Email Security Blog

Fresh Phish: Microjacking: Stealing Logins to Send Phishing Emails

Legacy anti-phishing software fails to detect what we call “Microjacking” — hijacking another's Microsoft’s resources to host phishing attacks. In today's catch of the day, we share an example of this in a phishing email that INKY stopped.

Below, you'll see the potential victim receives an email containing a link to a real OneDrive or SharePoint document:

Clicking the "#Download PO" link opens the document below. This document impersonates a OneDrive request by using a hyperlink that’s actually a malicious link:  

That "View Document" malicious link leads to a spoofed login used by hackers to steal login credentials:

This clever trick completely bypasses anti-malware software because it’s a legitimate Microsoft link with no brand impersonation or malware to detect. Simply scanning an email for a malicious link is not enough to combat this threat. Blacklisting is futile; each document link is unique, and hackers will just create a new document with a new link.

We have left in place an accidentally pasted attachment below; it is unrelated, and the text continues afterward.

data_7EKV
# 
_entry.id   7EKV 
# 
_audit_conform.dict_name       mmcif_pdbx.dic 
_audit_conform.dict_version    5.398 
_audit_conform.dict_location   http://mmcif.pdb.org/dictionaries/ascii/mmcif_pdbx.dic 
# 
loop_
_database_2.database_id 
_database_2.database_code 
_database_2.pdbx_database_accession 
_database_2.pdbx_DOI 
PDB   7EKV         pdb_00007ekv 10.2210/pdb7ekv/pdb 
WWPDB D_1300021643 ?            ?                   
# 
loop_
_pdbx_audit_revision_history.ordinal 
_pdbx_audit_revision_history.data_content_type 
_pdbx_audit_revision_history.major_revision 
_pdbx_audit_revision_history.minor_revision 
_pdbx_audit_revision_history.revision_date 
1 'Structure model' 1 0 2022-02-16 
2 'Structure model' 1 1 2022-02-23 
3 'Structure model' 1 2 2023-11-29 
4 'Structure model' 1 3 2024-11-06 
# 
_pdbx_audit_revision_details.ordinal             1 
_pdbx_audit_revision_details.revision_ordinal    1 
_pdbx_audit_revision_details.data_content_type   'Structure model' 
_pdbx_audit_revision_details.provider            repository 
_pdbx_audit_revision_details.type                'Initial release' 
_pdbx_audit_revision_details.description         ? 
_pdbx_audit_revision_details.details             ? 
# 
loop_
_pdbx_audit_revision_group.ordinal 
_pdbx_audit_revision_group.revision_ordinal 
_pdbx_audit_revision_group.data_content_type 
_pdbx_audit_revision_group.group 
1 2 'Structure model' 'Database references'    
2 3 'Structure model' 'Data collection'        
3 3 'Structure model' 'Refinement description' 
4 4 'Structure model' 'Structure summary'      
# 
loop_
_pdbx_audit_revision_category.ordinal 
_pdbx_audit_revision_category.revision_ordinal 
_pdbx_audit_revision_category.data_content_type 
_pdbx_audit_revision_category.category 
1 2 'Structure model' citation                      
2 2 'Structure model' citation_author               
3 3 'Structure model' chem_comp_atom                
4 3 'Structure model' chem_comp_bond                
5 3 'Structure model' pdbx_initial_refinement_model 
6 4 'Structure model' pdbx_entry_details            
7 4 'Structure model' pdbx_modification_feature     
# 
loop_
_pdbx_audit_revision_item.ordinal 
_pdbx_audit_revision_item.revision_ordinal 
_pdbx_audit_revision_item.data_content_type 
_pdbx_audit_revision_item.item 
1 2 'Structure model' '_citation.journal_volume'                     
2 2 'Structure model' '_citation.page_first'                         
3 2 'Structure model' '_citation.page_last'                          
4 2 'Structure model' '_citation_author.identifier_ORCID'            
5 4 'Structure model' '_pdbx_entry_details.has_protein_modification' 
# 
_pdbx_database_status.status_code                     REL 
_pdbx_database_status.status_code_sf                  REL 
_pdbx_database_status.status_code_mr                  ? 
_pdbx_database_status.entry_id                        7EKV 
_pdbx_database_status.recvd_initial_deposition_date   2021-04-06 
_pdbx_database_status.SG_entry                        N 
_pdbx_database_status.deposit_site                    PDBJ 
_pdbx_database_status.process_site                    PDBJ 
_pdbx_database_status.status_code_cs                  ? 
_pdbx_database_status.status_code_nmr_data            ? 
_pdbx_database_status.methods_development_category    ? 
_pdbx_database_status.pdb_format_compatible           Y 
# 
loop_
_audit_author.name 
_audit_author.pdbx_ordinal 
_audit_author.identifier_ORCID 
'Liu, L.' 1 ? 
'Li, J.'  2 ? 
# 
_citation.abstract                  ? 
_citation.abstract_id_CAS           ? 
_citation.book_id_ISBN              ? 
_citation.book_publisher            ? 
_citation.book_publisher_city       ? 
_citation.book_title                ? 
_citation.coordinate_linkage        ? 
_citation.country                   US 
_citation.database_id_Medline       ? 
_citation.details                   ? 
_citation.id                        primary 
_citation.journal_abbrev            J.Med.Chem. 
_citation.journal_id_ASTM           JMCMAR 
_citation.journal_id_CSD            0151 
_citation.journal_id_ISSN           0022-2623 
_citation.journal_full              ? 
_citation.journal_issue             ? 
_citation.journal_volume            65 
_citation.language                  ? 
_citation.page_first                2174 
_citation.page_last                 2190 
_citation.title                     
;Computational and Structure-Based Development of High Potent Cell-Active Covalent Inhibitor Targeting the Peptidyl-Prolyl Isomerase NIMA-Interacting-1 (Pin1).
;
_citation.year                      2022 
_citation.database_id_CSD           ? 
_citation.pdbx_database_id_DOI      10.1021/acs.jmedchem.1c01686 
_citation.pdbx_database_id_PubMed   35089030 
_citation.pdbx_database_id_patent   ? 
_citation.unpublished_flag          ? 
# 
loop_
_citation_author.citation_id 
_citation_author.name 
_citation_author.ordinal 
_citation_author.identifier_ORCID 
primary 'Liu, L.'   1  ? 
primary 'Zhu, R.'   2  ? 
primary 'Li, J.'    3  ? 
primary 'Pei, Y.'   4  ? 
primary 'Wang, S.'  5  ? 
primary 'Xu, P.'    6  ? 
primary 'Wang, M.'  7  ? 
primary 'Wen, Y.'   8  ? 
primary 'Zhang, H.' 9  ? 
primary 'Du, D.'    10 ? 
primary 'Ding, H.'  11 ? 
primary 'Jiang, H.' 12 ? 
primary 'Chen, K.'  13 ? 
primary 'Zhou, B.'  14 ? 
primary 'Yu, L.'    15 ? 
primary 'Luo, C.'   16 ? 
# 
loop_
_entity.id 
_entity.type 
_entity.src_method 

Phishing: The Crime that Keeps on Taking

How do the hackers do it? All it takes is login credentials for one real Microsoft account to use that account to send phishing emails within and outside an organization. Hackers set up rules for incoming mail messages to be marked as read and immediately deleted after being forwarded. Usually the rules include specifics for the subject lines as well, because they will send the phishing email and then watch their own mailbox for any responses related to that message. These rule changes go unnoticed by Microjacked victim and none of these messages stay in the "Sent" folder. 

How Can an Organization Protect against Microjacking? 

Use INKY! INKY is proactive in monitoring and identifying new global phishing trends. This data is trained by machine learning algorithms to prevent new strains of attacks. INKY's secure email gateway will block phishing emails sent from low-reputation senders, but unlike legacy anti-phishing software, INKY uses a combination of machine learning, pattern detection, and URL structure analysis to detect Microjacking and warn users with a red "danger" banner. Schedule a demo to see for yourself. 

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